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History, Even If You Ignore It

It seemed like a good idea. With our kid headed off to California with grandparents, I asked Emily if she wanted to go to the Mets game. Noah Syndergaard [1] was pitching, and tickets were 66% off. She thought it was a capital idea. We snagged two seats in the front row of the Left Field landing, got tacos and were in our seats before the top of the first was over.

Why on earth was no one here, I wondered? The Mets, warts and all, were in first place, they had an exciting rookie on the mound and it was an absolutely perfect late-spring evening. I surveyed the empty acres of green seats grumpily — and got grumpier when I realized the seats that weren’t empty were disproportionally filled with visiting Giants fans. Gangs of them, in orange that was the right color yet the wrong allegiance, chanting and hooting and being entirely too conspicuous.

None of us, of course, had any idea that something special was coming [2].

The Giants contributed half the Mets’ National League birthright, including the small matter of that signature orange NY on the caps. And the Giants have done an admirable job of remembering their New York origins, bringing back old heroes and World Series trophies to the remaining Gotham fans. The Mets have responded by giving that half of their legacy mulishly short shrift: Citi Field’s rotunda is an homage to the home of the Brooklyn Dodgers and a tribute to Jackie Robinson [3]. (Perhaps you’ve heard?) There’s nothing whatsoever wrong with that, but the absence of any gesture towards that other team is unfortunate. The Mets once made noises about the green seats being a nod to the Polo Grounds, but nobody believed that; the closest they come to admitting they owe the Giants anything is by keeping Willie Mays [4]‘s No. 24 unofficially retired, and that has more to do with respecting original owner (and Giants diehard) Joan Payson than with the club that put the orange in the orange and blue.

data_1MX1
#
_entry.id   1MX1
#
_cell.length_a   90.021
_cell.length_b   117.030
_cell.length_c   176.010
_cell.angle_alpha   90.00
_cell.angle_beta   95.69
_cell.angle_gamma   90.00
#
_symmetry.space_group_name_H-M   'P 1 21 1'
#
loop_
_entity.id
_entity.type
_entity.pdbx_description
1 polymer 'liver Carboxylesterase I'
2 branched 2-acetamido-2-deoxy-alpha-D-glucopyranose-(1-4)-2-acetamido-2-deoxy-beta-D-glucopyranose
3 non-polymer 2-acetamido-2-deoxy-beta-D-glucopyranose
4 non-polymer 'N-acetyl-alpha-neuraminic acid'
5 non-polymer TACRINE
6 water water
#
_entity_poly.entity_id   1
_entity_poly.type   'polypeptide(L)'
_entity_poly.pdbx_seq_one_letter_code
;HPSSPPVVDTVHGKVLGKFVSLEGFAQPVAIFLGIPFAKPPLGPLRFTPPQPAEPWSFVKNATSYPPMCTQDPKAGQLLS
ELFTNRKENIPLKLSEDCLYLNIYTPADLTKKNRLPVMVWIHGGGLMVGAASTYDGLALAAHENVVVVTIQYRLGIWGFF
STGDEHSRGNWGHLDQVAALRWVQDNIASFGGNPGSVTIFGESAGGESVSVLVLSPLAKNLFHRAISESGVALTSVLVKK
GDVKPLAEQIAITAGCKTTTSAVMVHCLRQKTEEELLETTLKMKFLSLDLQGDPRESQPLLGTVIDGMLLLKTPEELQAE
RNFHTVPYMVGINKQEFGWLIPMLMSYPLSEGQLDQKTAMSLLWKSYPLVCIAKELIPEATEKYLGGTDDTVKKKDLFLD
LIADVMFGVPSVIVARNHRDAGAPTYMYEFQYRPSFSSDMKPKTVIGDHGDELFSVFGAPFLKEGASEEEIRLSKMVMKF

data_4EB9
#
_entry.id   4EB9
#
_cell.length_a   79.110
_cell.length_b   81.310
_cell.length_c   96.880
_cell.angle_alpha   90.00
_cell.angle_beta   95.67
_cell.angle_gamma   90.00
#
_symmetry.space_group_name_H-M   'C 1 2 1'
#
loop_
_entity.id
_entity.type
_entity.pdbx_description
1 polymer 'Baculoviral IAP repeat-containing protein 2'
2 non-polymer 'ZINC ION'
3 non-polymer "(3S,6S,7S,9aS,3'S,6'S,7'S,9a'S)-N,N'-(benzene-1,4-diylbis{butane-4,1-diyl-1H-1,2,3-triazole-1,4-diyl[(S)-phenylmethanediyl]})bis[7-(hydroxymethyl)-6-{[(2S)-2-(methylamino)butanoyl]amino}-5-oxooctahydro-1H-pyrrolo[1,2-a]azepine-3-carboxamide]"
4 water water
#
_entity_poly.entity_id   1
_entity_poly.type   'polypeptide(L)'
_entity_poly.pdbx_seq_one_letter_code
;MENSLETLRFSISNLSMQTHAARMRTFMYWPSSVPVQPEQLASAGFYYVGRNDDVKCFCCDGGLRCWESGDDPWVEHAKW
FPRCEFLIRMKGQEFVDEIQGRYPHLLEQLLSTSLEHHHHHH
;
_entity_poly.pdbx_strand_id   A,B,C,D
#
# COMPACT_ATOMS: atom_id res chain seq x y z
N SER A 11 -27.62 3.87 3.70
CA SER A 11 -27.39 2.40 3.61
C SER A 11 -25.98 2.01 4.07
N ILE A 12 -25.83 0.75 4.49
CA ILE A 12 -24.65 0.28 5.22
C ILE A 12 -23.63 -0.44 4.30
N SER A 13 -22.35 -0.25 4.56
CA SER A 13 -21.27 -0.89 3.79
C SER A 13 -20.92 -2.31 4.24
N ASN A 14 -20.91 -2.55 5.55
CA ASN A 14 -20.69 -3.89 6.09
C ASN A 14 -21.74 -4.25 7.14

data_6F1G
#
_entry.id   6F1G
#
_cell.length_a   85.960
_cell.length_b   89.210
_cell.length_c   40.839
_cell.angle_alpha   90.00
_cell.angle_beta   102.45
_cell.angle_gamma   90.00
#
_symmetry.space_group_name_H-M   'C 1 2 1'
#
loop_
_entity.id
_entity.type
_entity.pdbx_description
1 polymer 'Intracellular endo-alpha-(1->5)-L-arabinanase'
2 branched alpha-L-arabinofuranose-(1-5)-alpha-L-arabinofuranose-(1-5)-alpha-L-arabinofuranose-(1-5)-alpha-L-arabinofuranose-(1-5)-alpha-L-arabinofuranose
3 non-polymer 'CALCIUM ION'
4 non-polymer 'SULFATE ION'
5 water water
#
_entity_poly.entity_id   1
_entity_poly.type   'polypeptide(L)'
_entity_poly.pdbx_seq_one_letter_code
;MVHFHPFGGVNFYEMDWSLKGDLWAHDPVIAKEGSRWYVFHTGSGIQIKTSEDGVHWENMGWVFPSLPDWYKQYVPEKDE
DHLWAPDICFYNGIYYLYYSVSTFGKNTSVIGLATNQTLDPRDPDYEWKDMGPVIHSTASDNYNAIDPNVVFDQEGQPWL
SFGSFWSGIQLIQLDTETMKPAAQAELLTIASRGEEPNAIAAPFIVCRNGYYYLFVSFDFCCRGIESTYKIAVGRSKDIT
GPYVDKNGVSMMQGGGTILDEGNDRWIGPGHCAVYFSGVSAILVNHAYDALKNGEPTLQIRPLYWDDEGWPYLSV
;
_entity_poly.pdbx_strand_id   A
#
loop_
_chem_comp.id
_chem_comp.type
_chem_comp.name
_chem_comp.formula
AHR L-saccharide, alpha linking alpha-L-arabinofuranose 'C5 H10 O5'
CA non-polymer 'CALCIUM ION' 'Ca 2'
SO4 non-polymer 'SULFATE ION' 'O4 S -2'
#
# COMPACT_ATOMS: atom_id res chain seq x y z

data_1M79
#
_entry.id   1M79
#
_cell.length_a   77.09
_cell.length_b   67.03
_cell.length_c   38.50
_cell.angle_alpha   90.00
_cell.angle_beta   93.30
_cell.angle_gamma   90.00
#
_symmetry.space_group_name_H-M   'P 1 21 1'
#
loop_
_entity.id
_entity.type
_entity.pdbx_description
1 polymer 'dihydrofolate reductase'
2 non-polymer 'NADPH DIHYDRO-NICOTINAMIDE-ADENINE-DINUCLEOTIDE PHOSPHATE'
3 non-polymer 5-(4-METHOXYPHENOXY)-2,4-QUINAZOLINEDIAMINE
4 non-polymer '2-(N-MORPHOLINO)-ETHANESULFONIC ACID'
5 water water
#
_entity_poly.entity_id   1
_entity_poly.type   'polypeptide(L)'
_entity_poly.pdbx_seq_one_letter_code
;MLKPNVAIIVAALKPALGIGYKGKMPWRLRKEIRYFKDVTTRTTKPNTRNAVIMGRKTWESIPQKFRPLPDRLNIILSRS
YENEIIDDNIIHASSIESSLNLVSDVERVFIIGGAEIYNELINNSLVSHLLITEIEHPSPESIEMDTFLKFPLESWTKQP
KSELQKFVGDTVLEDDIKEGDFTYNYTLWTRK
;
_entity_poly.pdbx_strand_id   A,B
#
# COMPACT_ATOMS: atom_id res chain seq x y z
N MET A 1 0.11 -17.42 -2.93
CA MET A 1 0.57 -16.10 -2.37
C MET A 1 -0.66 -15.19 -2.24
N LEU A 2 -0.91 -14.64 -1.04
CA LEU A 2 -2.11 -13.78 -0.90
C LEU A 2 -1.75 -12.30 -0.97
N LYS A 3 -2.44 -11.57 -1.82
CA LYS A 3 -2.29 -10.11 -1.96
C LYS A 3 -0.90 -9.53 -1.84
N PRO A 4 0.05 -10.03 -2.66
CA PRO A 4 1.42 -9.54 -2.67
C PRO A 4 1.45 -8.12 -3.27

Well, the Giants certainly pushed their historical narrative tonight.

You can’t call balls and strikes from the Left Field Landing, so I have nothing to say about whether Chris Heston [5] was hitting his spots or home-plate ump Rob Drake was helping him. I’ll wait for the pitching charts, while throwing down an early warning about sour grapes. (Anybody want to celebrate the slightly belated anniversary of Johan Santana [6]‘s one-hitter?)

From my distant vantage Heston’s stuff seemed pedestrian — high-80s fastballs mixed with curves. Later, looking at the highlights, I was more impressed: That curveball was a killer, and the sinker was perfect for pounding balls into the ground for an infielder to retrieve. I saw a couple of balls get called strikes, yes, but nothing screamed travesty to me.